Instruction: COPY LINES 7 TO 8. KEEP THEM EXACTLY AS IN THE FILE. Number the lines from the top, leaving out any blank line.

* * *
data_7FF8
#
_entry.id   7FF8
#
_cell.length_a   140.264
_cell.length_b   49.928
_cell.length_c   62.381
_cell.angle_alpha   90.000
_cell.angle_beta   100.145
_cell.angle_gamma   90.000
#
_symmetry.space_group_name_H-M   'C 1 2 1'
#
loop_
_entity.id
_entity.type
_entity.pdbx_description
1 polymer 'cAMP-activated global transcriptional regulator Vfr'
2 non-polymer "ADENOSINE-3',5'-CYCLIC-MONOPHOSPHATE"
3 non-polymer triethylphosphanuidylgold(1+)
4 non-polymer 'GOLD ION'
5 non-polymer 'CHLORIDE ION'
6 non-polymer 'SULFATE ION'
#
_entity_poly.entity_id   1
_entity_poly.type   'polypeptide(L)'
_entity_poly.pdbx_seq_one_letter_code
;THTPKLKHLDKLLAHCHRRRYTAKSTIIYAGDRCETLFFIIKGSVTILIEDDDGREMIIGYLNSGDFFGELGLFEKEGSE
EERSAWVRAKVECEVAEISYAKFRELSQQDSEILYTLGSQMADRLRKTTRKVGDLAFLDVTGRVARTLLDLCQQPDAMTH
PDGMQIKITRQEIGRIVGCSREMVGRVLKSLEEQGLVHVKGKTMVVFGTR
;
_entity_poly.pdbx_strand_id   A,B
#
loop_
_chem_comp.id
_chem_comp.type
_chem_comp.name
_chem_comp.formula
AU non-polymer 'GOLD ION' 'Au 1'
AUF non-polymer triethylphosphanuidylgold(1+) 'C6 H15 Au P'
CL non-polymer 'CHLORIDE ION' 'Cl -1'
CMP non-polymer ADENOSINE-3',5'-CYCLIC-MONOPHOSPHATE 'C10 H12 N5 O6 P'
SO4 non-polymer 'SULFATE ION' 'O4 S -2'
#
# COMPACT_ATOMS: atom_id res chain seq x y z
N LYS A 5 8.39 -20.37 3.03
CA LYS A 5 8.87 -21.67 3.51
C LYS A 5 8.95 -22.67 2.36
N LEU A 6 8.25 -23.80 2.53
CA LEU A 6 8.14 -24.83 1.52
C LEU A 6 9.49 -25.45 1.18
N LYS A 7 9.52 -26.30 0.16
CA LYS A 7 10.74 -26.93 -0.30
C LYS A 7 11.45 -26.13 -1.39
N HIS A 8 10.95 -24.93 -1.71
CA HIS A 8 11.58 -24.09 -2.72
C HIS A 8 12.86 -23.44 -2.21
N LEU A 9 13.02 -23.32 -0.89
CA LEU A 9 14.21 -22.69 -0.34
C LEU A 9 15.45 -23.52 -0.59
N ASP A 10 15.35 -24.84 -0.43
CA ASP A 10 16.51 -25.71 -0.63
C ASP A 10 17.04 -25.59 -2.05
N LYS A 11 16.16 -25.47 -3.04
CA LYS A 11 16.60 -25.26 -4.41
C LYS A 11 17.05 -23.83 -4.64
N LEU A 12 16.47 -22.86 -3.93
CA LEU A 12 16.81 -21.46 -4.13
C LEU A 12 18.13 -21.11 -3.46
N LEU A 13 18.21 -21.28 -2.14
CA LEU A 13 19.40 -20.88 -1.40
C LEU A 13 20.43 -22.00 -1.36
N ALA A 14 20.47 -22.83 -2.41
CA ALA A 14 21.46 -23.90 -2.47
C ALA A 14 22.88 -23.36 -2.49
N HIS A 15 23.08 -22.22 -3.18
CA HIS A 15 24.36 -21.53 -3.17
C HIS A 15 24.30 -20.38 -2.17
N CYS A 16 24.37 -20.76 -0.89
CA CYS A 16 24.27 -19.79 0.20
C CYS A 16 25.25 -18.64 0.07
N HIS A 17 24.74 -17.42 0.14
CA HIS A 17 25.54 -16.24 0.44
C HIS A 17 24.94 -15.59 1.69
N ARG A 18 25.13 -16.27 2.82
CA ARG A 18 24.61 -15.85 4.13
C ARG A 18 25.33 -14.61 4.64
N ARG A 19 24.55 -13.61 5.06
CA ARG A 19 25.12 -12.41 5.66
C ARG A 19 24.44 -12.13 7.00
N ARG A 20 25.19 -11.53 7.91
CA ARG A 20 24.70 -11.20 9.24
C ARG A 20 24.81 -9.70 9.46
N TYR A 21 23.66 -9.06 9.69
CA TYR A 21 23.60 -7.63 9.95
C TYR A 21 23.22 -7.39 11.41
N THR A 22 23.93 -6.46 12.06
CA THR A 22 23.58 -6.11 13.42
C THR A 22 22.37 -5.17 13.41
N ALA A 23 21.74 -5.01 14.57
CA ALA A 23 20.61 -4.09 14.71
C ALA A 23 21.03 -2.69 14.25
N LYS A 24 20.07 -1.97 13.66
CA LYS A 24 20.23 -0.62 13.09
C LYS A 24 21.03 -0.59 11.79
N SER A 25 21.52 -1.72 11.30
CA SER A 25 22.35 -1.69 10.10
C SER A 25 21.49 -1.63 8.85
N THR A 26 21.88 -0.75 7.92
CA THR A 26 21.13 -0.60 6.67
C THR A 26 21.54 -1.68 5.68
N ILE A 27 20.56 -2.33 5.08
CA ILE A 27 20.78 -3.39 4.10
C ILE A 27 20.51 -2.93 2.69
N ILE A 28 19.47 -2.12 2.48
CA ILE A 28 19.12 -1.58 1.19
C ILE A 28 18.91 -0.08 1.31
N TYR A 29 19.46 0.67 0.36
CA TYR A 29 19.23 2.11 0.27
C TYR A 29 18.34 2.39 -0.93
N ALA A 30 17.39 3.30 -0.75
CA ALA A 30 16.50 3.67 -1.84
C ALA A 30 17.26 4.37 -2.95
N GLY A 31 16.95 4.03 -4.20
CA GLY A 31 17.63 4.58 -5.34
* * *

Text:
_cell.length_c   62.381
_cell.angle_alpha   90.000